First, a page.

Canadian Underwriter

Open roads: Driving “fast and furious” during the pandemic

May 11, 2020   by Adam Malik

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Ontario Provincial Police caught two different drivers this past weekend going more than twice the speed limit on highways, part of a growing trend of dangerous driving on the open roads during the pandemic — and insurers are taking notice.

One driver in Toronto was clocked at a whopping 308 km/h on the QEW highway, while another was caught driving 207 km/h on Highway 403 (both highways run west of Toronto with speed limits of 100 km/h). The two vehicles ran afoul of the province’s stunt driving laws, meaning the licences of both 19-year-old drivers were suspended for seven days; their vehicles were impounded for the same amount of time. Such penalties are issued when drivers are caught speeding more than 50 km/h over the legal limit.

A visibly annoyed Sgt. Kerry Schmidt of the OPP’s Highway Safety Division posted a 13-minute video to social media, saying 308 km/h was the fastest he’s heard of a vehicle travelling and that the incident was “beyond words.”

OPP’s Highway Safety Division shared this image of a radar gun capturing the speed of one driver.

Police across the country have seen a similar trend of driving fast and furious on the open roads during the pandemic. According to the OPP, there have been 150 violations of the stunt driving law since May 1, continuing a trend that started last month. Schmidt told Canadian Underwriter that there was 358 stunt driving offences in April — a 26% increase from the same month last year.

In Toronto, those numbers are more eye-popping. Since Mar. 23 (the end of the first full week that most people started working from home to prevent the spread of coronavirus) until the end of April, Toronto Police Service reported 222 stunt-driving offences — a 594% increase. Speeding infractions (at 6,908 offences) are up 25% over the same amount of time.

While stats were not available, RCMP in British Columbia said they’ve recently noticed more speeding tickets being handed out by its members. Over the Easter long weekend, one of its divisions reported that 41 vehicles were impounded and ticketing the same amount of drivers for excessive speed. Furthermore, the Vancouver Police Department shared the image of one vehicle being towed after it was clocked going 93 km/h in a 30 km/h zone at the end of April.

Stay-at-home orders due to the COVID-19 pandemic have reduced road traffic. “As a result of that, we’re seeing lighter traffic volumes and individuals are taking advantage of the open roads — driving faster and putting themselves and others around them at risk,” Sgt. Jason Kraft with Traffic Services at Toronto Police Service told Canadian Underwriter.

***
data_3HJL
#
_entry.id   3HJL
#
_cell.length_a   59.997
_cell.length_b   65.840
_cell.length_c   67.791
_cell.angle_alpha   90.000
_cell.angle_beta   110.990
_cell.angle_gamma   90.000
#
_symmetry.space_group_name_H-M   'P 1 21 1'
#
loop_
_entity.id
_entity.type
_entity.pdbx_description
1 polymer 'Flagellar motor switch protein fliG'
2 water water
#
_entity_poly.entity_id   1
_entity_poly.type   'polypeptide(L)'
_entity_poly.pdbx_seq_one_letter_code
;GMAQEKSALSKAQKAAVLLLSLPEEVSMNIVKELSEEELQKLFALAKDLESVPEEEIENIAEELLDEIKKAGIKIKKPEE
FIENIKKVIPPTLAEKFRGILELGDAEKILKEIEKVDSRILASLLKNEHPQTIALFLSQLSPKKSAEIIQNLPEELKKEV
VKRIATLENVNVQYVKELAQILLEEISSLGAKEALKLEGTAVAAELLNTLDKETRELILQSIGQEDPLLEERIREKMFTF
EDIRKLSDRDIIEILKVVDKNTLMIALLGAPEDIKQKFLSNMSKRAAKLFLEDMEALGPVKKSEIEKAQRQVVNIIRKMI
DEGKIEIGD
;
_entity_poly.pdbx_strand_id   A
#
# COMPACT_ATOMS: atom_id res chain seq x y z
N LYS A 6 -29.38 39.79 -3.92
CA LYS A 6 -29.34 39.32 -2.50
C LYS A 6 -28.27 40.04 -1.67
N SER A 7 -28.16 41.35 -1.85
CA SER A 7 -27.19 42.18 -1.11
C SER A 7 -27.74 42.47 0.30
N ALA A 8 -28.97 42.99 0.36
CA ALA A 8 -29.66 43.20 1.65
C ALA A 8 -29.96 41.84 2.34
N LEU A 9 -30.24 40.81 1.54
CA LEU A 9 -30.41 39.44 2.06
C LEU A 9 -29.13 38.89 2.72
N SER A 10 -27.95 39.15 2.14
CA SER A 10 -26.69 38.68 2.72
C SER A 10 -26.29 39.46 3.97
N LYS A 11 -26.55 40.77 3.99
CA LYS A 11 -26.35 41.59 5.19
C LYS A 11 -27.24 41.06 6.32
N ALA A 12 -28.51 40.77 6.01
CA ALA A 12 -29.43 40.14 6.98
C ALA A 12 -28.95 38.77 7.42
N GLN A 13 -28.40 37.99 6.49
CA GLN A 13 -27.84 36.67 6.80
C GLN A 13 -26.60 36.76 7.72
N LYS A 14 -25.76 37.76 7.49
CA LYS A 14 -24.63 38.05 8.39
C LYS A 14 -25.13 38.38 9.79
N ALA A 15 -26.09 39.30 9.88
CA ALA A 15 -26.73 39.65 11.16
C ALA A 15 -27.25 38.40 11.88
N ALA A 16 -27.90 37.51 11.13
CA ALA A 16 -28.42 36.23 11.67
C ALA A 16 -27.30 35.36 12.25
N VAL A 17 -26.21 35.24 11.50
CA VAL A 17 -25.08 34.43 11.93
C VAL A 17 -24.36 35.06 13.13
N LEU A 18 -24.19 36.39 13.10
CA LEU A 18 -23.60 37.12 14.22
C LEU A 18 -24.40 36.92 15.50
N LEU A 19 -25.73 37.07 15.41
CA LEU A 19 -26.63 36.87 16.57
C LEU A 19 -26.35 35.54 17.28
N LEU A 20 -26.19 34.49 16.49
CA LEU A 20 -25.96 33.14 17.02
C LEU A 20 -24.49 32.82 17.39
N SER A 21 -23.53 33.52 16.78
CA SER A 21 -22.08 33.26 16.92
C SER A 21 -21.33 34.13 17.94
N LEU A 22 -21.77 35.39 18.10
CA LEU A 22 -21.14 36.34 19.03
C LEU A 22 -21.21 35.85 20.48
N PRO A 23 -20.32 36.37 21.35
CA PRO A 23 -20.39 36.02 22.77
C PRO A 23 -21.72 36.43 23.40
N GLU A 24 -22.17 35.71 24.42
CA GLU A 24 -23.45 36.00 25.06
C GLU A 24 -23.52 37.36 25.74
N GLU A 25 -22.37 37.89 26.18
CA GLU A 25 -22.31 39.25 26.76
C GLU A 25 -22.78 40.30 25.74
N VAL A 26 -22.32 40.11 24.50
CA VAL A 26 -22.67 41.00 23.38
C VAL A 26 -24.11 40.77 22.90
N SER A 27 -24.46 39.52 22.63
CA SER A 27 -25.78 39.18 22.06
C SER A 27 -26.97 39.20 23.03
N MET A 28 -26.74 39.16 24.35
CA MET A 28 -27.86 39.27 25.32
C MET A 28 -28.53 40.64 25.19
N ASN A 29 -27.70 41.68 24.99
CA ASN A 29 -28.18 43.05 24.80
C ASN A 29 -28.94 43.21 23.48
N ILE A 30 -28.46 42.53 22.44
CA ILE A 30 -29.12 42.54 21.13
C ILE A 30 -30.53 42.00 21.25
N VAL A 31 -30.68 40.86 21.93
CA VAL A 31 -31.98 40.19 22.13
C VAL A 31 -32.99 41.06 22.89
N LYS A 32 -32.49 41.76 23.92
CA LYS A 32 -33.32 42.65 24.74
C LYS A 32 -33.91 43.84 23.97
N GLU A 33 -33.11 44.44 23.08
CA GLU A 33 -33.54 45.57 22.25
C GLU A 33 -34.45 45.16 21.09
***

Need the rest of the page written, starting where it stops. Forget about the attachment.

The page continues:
“With less traffic on our highways, people’s behaviour in terms of speeding/excessive speed seems to have increased, at least anecdotally,” Cpl. Mike Halskov of BC RCMP Traffic Services said in an e-mail.

“The overall reduction of vehicle volume has provided more opportunity for those with a propensity to speed to do so,” said Tarjinder Bhullar with Calgary Police Service’s public affairs and media relations unit, adding that some motorists have been ticketed for driving “well above the [speed] limit.”

Police in Vancouver said they haven’t noticed an uptick in speeders, while police in Edmonton, Ottawa, Montreal and Newfoundland didn’t respond to media requests.

The increase in speeders comes as collisions drop dramatically. Schmidt reported a 60% drop in collisions in April compared to last year. In Toronto, since the pandemic started, Kraft said collisions are down nearly 80%. While final April numbers weren’t available, Halskov said fatal collision numbers look to be down more than 50% in B.C.

“This temporary increase in unsafe driving, just like a temporary decrease in driving in general, will get taken into account as we calculate the appropriate premiums.”

These numbers are behind the public’s push for insurers to offer rebates. Most have responded with some form of relief measure. But the increase in traffic violations may not just negate any discounts, it would push rates higher for drivers, insurers warned.

“As an insurer, we are strong advocates of safe driving. Safer roads and safer drivers help to stabilize rates,” a spokesperson from Intact told Canadian Underwriter. “Insurance premiums reflect individual risk characteristics, based on each insurer’s rating algorithm.”

Road safety is also top of mind at Aviva Canada. “Safe driving is an easy way for drivers to ensure they save money on insurance (and tickets),” said Phil Gibson, managing director of personal insurance. “This temporary increase in unsafe driving, just like a temporary decrease in driving in general, will get taken into account as we calculate the appropriate premiums. For now, we are closely monitoring to see which are short-term changes versus which become long term trends, so that we respond responsibly.”

Kraft noted that with fewer collisions, police have more time for traffic enforcement. “There are officers that are out there all day long, all hours of the day, every day of the week, throughout Toronto doing traffic enforcement activities to address those individuals taking advantage,” he said.

There’s a lot more risk for a collision when speed is involved, Schmidt said in his video. A driver making a lane change on the same road as the driver going 308 km/h — almost 300 feet per second — wouldn’t see that car coming when they looked in their side mirror for, say, a lane change. At best, they’d be lights off in the distance. “By the time this driver is coming up on them, they may not even have the ability to adjust their driving — change lanes, slow down, hit the brakes, anything — to avoid a collision,” Schmidt said. “This could have turned into the most devastating fatal crash ever.”


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